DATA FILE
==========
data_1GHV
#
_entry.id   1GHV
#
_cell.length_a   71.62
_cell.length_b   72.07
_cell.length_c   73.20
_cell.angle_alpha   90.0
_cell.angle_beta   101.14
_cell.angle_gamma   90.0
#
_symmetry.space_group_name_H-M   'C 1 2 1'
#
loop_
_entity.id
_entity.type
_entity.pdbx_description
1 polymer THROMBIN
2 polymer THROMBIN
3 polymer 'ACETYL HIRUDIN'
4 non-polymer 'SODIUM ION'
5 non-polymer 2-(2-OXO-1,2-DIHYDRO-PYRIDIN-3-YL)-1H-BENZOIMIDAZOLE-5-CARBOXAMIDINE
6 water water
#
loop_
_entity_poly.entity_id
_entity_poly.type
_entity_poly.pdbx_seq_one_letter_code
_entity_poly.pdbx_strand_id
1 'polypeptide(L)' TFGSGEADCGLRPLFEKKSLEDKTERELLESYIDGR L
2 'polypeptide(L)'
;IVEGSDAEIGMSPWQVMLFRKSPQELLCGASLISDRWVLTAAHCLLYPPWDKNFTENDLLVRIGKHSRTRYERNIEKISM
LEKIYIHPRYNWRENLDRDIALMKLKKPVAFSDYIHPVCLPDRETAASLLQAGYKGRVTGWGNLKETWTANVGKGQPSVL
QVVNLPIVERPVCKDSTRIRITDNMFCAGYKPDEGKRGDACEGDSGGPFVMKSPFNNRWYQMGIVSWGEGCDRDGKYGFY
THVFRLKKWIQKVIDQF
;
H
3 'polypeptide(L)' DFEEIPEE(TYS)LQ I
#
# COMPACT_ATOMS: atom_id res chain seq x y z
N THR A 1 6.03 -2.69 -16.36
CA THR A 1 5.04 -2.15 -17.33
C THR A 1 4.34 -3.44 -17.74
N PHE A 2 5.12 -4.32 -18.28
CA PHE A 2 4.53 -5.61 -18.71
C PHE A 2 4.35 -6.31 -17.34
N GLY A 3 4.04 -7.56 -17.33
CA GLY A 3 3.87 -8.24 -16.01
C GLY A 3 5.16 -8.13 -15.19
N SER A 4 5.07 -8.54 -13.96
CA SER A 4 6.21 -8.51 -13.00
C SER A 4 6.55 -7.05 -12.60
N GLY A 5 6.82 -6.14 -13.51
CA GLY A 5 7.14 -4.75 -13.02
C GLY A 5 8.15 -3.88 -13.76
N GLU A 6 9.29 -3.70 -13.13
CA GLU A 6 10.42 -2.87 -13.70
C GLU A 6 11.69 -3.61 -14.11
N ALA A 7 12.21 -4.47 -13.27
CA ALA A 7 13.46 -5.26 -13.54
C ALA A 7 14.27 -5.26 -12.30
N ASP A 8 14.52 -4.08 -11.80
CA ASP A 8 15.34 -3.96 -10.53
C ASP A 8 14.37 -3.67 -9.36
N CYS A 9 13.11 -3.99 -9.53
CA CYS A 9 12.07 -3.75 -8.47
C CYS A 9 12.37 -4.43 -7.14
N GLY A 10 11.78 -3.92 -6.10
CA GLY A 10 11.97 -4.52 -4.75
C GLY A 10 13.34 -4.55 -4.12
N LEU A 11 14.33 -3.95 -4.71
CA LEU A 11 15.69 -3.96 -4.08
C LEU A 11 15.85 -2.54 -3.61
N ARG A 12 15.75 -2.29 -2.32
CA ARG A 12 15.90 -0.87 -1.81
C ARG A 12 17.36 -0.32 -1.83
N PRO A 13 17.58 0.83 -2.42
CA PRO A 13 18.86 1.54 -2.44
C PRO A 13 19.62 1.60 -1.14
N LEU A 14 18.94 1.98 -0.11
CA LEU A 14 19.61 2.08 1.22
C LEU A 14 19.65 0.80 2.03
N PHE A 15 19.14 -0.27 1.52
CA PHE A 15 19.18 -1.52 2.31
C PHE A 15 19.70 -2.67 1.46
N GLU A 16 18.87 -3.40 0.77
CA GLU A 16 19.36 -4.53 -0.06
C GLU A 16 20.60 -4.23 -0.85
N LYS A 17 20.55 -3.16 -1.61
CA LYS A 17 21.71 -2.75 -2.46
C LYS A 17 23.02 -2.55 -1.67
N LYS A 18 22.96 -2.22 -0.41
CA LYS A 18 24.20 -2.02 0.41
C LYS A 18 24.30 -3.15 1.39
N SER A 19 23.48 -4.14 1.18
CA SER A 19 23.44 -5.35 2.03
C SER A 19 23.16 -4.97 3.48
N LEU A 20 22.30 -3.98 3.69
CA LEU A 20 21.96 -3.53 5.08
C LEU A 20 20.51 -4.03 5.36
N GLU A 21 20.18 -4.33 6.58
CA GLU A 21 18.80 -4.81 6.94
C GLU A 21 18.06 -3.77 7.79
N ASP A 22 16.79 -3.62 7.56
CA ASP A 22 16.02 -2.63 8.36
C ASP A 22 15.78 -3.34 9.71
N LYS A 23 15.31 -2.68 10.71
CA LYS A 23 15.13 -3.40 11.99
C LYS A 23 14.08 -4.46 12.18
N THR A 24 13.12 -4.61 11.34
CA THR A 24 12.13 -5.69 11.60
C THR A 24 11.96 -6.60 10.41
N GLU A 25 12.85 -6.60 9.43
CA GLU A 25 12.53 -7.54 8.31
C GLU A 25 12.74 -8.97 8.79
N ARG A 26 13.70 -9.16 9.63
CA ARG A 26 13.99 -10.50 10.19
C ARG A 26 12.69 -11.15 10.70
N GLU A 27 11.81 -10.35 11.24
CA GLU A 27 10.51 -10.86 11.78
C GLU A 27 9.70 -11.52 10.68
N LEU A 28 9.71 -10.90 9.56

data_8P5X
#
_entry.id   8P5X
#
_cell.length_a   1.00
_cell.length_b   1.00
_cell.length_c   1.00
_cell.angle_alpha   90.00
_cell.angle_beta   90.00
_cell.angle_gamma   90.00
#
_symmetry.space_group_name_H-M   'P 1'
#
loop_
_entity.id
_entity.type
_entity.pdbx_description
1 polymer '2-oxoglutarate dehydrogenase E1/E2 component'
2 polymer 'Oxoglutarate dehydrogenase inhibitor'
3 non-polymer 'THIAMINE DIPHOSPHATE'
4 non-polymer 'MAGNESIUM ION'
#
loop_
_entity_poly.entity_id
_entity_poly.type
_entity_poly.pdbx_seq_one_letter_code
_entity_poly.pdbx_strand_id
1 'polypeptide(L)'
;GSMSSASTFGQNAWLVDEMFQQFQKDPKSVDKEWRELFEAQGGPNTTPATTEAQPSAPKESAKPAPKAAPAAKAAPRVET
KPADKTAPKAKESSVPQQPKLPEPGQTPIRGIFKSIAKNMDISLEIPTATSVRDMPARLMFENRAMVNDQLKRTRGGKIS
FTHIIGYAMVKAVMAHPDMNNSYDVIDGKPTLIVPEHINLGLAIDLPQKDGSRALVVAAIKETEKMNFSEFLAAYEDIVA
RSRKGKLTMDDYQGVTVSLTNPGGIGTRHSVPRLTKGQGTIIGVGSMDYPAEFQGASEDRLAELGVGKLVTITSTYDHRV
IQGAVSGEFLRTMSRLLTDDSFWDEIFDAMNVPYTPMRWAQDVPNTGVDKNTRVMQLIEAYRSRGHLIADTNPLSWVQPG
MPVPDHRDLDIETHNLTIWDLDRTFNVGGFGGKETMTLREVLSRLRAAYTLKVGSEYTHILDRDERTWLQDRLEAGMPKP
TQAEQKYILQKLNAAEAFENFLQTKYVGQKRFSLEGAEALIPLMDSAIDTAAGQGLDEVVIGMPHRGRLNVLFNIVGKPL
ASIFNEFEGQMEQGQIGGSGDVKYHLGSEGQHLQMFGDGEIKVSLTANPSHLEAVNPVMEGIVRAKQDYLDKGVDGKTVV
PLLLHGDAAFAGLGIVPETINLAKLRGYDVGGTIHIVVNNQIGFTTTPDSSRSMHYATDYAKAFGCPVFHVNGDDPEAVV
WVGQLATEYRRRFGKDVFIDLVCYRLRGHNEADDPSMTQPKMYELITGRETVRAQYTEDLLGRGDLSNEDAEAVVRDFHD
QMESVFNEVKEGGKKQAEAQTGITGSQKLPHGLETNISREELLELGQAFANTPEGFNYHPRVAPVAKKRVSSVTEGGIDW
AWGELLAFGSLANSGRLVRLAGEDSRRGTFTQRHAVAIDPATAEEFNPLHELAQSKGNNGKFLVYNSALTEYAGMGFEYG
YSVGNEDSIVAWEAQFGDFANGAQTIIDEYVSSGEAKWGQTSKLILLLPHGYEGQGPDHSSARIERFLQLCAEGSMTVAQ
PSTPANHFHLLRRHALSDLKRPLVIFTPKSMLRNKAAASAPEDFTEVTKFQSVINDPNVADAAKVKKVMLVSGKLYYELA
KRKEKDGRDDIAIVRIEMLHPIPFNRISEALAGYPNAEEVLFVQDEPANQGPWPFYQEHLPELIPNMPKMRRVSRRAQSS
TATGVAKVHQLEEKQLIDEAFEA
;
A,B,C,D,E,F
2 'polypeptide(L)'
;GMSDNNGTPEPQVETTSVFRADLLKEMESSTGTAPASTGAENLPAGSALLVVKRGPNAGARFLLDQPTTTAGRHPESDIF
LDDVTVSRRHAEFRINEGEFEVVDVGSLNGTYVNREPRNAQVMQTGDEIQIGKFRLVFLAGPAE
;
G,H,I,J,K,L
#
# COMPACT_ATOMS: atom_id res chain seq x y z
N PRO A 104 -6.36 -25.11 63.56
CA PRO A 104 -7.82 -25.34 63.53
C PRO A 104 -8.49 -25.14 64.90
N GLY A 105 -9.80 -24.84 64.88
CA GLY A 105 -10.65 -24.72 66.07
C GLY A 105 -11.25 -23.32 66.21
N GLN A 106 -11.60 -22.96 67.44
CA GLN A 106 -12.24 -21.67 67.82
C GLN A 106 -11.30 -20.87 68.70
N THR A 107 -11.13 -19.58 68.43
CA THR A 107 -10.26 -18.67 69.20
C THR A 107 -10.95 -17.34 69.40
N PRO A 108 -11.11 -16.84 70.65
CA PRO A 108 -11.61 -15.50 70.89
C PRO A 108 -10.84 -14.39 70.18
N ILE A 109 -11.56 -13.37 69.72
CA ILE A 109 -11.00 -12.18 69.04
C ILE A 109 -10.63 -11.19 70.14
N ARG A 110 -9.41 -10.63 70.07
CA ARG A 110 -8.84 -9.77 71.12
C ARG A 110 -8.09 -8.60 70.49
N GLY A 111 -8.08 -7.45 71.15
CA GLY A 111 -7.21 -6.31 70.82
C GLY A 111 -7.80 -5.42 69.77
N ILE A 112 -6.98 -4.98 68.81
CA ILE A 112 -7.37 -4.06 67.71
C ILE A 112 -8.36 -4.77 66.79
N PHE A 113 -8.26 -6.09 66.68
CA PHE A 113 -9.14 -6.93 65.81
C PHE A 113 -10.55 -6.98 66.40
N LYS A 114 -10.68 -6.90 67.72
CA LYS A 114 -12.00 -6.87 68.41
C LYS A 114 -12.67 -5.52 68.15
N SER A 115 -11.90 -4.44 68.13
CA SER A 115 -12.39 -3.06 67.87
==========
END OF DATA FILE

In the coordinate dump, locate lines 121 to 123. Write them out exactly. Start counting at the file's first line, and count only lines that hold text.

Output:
C GLU A 27 9.70 -11.52 10.68
N LEU A 28 9.71 -10.90 9.56

data_8P5X